Friday, June 24, 2011
Cincinnati Opera is creating a brand new production of John Adams' opera A Flowering Tree, a beautiful opera set in India about the power of true love. I was able to sit through part of a sitzprobe (opera lingo for a music rehearsal without staging) in our beautiful Music Hall. I was struck by the variety of sounds and incredible textures of the music with the composer’s skilled use of the orchestra. One instrument that he seemed to delight in using was the recorder. There were two recorder players in the orchestra: Rob Turner and David Dyer. Rob has taught at Catacoustic recorder workshops, and he agreed to answer some questions about this experience playing with Cincinnati Opera.
What types of recorders are you playing? How does it work with balance with the rest of the orchestra?
We're playing the top-of-the line plastic Yamaha soprano and alto recorders that have a woodgrain finish. The pitch of the orchestra is "officially" a=441, and when things warm up it's probably closer to a=442. Since even higher pitches are common in Japan these days, the Yamaha recorders work well in this regard. It is hard for us to hear what the balance is like, but the Yamahas project very well and we are told that the balance is good. There is also a sound designer who has microphones distributed through the orchestra for the purpose of tweaking balance (rather than amplification for its own sake).
John Adams seems to know about how to use the recorder, and I love how it comes through with the orchestra. Have you played much contemporary music for old instruments, such as the recorder or Baroque flute (which I believe you play)? Do you feel that other composers know how to write effectively for the recorder? What is your advice to composers interested in writing for the recorder?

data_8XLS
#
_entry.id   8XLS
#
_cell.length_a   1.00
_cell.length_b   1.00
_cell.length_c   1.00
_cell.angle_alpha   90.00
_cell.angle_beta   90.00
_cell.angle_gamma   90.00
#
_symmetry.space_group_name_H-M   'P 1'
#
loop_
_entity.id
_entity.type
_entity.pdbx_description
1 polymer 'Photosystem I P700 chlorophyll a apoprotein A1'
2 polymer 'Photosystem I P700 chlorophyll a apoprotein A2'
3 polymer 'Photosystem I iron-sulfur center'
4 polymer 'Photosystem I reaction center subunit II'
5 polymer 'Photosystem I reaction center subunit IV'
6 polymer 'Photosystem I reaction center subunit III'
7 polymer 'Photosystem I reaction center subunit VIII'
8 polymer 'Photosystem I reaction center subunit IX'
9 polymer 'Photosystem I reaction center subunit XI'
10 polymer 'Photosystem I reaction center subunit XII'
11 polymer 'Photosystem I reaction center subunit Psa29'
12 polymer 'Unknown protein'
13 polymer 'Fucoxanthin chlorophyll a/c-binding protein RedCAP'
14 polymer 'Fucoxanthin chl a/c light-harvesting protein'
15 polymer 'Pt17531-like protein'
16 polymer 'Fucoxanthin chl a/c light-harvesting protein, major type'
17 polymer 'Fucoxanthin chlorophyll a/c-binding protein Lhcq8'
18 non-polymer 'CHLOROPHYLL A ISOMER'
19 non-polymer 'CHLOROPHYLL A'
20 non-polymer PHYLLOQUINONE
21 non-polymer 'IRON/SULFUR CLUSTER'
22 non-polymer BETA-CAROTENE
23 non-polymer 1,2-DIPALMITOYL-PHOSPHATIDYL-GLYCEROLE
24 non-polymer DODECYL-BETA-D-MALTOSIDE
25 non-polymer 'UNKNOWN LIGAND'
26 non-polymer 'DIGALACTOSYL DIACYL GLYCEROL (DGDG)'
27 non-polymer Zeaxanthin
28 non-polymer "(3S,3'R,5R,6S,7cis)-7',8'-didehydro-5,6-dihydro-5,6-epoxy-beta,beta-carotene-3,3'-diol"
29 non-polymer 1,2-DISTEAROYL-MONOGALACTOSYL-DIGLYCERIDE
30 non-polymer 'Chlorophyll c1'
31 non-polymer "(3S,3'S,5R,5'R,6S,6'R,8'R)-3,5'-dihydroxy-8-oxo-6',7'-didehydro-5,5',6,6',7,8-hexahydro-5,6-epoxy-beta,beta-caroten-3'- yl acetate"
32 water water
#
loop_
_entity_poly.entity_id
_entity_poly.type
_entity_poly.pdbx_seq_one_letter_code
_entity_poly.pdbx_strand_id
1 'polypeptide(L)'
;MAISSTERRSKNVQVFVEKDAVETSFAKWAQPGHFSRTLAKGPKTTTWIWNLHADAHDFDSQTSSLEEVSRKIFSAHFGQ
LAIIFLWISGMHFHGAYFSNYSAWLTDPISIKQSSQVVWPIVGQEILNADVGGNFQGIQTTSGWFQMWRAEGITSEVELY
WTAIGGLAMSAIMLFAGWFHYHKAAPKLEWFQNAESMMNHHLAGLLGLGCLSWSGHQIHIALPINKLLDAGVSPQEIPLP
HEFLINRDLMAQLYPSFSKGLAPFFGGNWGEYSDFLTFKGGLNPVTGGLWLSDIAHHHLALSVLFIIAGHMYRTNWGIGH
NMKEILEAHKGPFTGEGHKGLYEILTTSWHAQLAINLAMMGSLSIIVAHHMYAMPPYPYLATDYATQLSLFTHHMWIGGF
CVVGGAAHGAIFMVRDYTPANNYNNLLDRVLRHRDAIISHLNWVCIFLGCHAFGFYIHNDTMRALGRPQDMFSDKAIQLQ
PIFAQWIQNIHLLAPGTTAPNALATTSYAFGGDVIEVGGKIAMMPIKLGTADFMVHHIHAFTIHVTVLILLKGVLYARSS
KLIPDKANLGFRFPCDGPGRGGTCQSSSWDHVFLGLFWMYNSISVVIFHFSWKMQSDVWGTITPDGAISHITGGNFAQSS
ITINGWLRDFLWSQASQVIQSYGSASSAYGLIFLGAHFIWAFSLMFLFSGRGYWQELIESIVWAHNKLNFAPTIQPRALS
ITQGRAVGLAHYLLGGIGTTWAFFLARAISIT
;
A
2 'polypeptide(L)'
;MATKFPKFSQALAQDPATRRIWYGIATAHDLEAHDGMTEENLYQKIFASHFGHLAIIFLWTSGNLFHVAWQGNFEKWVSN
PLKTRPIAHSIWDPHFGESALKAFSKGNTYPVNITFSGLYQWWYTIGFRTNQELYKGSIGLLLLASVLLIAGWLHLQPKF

John Adams' use of recorder in this piece is very interesting. And Joana Carneiro, the conductor, is absolutely wonderful! The writing is not, on the face of it, note-to-note, so difficult, and Adams does not use any of the extended techniques that are often associated with contemporary recorder music. HOWEVER, the first recorder entry is at measure 382, and by that time there have already been 66 meter changes, including things like going from 2/2 to a couple of measures of 3/2 to a single 3/8 measure (the relative duration of the quarter-note would be the constant) and back to 2/2 for a measure before settling into 5/8 (subdivided 2:3, then 3:2 for two measures, then back to 2:3 for several more measures) oh, and did I mention that within these all meter changes we're playing quarter-note triplet figures in some of the 2/2, except where it's eighth/quarter or quarter/eighth triplets... My first entry is m. 480, by which time there have been 103 meter changes. OYYYY!!! But it sounds absolutely beautiful!
I've heard the conductor say that this has been the easiest, quickest-to-come-together production of this opera that she's led, including shows in places like Citè de la Musique in Paris. But even some of the regular CSO players have been walking around looking a little shell-shocked. One thing is for certain: it's not Vivaldi! The recorder part also has quite a few percussion cues written in, for maracas, rain stick, etc. This is reminiscent of Carl Orff's "Schulwerk," which uses recorders as well as "rhythm band" instruments to introduce young children to rudiments of music. In this performance the percussion is given to the professional percussionists (thank goodness!!!).
I really have not played much contemporary music for recorder. It's interesting enough to me when I listen to it, but I have always been interested in recorder primarily because of its baroque repertoire, and much less because of the instrument itself. In a way, for me to play in a contemporary piece with a symphony orchestra is probably not so different than it would be for, say, someone whose day-to-day musical life focuses on auto-harp or dulcimer in roots music like that of the Carter Family. The idioms and the musical approach are that different. I do find this opera a fascinating challenge, and have really enjoyed getting to know more members of the CSO, but baroque music is where I really feel "at home."